Gracenomics: Unleash The Power Of Second Chance Living by Mike Foster

Gracenomics: Unleash The Power Of Second Chance LivingTakeaway: Grace is in short supply in the world, but as Christians we have been given Grace and should be leaders in giving grace.

Purchase Links: Kindle Edition,  Hardback (Hardback is currently cheaper.)

This is a book that I think almost everyone with a kindle should pick up.  It is short, most people will read it in less than 2 hours.  It is a quick read with lots of quotable ideas (somewhat similar in feel to Rework by Jason Fried and David Heinemeier).

The basic idea is that as Christians one way that we change the world, or really just act like Christians, is to give grace to everyone around us.

There are a couple reasons for this, one is because of the grace that we have been shown by Christ.  But most of the rest of the reasons are really pragmatic.  Reasons like, we are imperfect so we need grace from others, it makes good business sense, it is a great way to diffuse tense situations.  If anything it is too pragmatic.  I get that there really are good pragmatic reasons for giving grace.  But another chapter of theological reasons would have made sense to me.  As Christians we can do things for pragmatic reasons, but if we have theological reasons for doing the same thing, then I think our theological reasons should take precedence.  Not out of theological intellectualism, but out of an attempt at living Christianly.  I think too often we live life without the help of God.  In giving grace, we cannot live without God’s help.  We are sinful, we will not give grace without the help of God.  I think in his sections on how to give grace, Foster acknowledges the role of Christ and the work of the Holy Spirit in our movement toward grace, I just wish there was a bit more in the why grace section.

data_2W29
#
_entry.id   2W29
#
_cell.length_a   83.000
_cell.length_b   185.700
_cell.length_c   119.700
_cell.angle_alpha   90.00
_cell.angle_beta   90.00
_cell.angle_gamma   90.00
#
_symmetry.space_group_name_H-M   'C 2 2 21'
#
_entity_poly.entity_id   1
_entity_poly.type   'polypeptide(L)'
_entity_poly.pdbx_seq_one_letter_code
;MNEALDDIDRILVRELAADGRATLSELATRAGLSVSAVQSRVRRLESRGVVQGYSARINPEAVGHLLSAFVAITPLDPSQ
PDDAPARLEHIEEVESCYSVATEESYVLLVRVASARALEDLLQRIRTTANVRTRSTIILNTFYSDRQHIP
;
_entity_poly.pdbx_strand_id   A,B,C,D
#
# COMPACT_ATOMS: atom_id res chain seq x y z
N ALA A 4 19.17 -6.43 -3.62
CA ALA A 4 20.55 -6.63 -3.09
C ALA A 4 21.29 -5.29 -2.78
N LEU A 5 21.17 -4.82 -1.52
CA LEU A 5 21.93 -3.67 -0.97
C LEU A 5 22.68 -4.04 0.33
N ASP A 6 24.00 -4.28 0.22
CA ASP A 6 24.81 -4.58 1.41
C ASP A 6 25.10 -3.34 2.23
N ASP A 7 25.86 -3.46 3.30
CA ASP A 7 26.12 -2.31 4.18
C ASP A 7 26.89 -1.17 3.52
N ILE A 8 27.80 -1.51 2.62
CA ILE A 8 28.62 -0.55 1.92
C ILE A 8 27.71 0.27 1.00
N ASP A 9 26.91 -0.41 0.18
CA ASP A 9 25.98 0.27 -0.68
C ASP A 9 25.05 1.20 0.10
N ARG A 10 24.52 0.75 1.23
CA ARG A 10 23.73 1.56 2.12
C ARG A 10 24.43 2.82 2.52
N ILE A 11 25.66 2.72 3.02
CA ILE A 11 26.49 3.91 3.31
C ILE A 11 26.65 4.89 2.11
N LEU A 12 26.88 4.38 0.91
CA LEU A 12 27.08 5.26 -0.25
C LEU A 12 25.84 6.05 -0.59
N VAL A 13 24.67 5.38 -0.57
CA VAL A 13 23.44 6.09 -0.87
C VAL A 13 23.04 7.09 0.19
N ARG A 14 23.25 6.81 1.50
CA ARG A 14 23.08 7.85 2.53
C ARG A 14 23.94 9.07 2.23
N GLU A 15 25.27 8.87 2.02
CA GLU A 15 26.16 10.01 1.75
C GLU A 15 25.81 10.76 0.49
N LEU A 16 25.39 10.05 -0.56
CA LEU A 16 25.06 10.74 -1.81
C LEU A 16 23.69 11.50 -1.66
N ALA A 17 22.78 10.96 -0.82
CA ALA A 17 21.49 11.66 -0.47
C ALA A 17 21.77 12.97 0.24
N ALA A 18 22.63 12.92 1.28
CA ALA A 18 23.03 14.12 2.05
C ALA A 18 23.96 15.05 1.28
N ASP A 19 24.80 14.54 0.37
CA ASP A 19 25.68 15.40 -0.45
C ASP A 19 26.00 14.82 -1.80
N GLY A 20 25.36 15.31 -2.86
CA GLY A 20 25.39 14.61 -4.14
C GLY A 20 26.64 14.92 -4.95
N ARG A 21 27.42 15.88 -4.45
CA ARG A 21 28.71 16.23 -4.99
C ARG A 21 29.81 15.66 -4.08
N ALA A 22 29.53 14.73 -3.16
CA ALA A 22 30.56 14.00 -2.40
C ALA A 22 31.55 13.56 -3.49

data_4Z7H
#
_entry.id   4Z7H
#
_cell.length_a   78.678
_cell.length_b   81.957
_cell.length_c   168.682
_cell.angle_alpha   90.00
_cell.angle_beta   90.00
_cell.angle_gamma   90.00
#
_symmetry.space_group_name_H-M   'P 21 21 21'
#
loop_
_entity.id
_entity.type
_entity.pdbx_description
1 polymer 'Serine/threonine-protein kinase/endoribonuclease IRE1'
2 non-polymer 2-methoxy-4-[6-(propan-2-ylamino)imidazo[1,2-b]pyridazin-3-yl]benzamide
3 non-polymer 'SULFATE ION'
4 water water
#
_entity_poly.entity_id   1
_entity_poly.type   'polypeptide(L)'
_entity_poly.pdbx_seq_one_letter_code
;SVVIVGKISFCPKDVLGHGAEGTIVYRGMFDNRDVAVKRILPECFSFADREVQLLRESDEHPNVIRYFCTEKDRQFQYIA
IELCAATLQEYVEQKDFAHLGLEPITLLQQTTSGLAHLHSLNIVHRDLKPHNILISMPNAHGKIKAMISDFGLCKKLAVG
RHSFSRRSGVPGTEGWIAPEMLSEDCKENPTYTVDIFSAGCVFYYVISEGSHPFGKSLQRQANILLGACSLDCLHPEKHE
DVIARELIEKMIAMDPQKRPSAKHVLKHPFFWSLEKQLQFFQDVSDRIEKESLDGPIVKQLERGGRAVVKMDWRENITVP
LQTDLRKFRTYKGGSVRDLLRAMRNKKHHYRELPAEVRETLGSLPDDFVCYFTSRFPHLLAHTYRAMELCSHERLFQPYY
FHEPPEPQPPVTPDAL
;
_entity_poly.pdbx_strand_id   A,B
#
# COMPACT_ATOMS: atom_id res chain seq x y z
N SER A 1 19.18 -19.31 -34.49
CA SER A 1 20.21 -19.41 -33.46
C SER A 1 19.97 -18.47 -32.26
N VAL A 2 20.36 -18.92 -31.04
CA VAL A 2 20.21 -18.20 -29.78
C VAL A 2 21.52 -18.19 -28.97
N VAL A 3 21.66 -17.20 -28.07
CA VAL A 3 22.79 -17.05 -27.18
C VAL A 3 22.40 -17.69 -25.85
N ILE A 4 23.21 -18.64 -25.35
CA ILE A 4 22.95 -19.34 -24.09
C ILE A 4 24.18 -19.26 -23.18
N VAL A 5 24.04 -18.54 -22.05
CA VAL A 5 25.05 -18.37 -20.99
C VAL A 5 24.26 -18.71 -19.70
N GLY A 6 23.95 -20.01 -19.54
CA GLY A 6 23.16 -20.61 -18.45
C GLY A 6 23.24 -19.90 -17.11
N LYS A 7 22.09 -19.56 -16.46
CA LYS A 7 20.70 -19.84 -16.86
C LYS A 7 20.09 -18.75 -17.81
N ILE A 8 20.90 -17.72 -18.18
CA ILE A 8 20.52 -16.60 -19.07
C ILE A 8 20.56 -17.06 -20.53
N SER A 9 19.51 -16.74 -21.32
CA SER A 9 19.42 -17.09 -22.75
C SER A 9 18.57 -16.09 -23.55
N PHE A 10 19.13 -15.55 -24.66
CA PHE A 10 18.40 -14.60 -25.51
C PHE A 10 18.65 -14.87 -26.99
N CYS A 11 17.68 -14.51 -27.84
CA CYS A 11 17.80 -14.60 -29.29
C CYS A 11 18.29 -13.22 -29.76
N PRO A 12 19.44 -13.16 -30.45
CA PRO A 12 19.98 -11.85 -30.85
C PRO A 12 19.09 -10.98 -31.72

Another weakness is that there is really not a great definition of grace.  It is fairly clear that he is not talking about Salvific Grace when he is talking about the grace we give to others.  But more incarcerational grace, the living out of Christ to others.  This could be called kindness, humility or love, but I appreciated that he kept with the more theological term grace.  But I do wish he was a bit more explicit about what he meant by the giving of grace.

In the end, in spite of the weaknesses, I think this is a needed message.  Christians need to be known for their grace.  Instead we are often known for our judgement (or honestly what is mostly just meanness.)  Christ was harsh at times with those among the religious of his day.  But he was full of grace for the downtrodden, the outcasts and those without power.  I think we need to be more filled with humility (a pre-requisite of grace) if we are going to really reach out to those that still need Christ.

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Originally this was $0.99 on kindle.  I still recommend it. But it is not nearly the deal that it was at the previous price.

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